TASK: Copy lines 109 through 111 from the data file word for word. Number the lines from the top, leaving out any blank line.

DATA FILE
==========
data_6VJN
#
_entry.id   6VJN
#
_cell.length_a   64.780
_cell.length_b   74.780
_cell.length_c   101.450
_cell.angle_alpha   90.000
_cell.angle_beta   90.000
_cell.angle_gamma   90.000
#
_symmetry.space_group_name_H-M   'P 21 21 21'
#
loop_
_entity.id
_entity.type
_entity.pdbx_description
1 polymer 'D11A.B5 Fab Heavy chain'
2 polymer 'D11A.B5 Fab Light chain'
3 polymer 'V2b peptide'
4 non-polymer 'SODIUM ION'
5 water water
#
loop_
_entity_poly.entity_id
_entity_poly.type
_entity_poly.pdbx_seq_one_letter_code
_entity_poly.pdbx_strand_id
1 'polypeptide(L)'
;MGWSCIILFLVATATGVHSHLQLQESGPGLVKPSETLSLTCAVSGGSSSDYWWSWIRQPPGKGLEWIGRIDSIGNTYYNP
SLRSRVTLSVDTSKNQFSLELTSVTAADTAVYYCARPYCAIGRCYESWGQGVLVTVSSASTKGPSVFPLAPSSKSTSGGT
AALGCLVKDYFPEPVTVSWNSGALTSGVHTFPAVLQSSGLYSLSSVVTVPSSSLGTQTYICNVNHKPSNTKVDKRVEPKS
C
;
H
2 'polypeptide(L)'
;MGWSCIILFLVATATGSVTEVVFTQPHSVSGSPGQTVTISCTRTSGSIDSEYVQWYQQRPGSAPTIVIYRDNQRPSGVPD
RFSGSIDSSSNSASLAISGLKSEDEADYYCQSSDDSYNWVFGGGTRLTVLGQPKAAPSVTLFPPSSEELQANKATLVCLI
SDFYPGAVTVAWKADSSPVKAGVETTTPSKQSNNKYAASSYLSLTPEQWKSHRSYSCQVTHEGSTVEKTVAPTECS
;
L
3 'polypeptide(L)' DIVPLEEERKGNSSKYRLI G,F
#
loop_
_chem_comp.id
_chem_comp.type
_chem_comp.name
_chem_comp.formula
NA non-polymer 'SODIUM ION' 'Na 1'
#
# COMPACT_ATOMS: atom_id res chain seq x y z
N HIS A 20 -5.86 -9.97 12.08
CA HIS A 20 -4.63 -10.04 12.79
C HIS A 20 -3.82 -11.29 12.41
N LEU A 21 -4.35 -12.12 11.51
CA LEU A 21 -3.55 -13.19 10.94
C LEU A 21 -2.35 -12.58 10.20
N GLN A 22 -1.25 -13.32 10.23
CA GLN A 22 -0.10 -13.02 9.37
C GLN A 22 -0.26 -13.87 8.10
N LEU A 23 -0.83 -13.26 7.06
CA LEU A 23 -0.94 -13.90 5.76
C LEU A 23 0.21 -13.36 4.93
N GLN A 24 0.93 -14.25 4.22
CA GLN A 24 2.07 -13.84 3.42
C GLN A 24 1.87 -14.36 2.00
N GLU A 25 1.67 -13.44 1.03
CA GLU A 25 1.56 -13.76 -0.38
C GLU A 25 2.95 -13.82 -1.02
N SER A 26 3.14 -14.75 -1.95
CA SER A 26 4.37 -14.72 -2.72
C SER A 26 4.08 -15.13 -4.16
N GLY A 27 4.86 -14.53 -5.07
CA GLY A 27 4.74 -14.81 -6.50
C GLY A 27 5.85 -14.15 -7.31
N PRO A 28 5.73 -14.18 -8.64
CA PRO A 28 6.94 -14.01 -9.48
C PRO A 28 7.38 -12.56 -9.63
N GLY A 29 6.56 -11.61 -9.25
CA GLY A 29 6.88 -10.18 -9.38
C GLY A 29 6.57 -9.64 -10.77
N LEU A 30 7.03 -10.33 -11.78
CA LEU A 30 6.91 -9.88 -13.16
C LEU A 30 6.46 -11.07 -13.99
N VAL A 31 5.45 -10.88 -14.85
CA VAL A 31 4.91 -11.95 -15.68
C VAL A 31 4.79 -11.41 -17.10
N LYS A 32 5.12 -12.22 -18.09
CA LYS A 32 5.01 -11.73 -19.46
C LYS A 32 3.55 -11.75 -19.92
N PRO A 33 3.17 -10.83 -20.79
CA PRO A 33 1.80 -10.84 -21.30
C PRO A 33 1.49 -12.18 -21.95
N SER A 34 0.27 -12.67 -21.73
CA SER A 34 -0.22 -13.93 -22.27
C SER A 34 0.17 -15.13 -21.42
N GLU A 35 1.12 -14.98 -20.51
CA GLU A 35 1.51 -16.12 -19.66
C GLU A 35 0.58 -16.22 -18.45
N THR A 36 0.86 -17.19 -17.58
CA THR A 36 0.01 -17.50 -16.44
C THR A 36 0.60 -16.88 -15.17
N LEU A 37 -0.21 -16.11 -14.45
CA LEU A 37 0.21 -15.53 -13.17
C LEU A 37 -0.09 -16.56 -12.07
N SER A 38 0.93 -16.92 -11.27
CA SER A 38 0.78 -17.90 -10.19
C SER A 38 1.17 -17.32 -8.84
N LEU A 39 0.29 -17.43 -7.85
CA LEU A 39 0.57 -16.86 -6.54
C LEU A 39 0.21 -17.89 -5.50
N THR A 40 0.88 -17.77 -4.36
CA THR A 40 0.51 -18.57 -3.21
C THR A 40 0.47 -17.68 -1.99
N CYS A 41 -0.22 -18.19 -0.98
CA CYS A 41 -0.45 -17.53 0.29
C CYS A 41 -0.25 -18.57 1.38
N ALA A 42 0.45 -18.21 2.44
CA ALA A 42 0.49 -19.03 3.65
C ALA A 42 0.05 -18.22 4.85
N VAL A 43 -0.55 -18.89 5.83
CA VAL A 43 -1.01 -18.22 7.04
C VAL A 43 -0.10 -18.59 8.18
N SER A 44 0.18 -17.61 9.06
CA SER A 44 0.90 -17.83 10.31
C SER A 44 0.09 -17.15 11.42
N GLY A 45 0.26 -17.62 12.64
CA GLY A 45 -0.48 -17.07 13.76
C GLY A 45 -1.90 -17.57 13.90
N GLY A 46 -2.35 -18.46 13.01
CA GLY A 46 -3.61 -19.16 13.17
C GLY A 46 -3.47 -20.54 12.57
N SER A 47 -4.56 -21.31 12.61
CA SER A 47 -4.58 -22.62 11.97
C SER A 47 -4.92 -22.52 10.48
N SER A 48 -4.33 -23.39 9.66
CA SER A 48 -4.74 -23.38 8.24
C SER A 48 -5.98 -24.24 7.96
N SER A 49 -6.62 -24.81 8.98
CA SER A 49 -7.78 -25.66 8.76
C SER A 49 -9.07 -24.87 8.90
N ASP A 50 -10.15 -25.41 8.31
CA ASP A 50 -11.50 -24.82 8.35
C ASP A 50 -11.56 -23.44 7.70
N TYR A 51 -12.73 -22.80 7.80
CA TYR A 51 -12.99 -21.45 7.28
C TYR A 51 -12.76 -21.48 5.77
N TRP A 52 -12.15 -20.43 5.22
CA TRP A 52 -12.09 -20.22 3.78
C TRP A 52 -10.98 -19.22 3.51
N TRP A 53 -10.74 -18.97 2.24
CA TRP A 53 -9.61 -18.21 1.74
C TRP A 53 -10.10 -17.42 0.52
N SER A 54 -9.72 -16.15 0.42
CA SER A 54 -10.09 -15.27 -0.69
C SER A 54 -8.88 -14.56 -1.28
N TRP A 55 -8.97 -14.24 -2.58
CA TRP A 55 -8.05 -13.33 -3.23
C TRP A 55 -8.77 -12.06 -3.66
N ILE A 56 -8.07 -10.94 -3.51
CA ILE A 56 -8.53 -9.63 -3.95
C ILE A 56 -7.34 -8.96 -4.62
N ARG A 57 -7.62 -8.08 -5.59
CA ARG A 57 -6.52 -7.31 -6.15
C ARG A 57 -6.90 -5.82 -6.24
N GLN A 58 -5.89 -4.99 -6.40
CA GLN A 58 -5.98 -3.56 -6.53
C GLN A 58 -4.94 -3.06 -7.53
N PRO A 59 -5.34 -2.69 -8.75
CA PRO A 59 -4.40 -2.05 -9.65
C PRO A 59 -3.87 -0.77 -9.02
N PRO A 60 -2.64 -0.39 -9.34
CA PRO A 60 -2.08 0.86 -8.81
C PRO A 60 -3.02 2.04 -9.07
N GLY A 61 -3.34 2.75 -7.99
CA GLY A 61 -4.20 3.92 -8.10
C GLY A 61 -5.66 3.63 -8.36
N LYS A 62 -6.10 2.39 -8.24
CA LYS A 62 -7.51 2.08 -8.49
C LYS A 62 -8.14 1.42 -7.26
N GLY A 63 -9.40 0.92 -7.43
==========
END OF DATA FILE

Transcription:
N LEU A 39 0.29 -17.43 -7.85
CA LEU A 39 0.57 -16.86 -6.54
C LEU A 39 0.21 -17.89 -5.50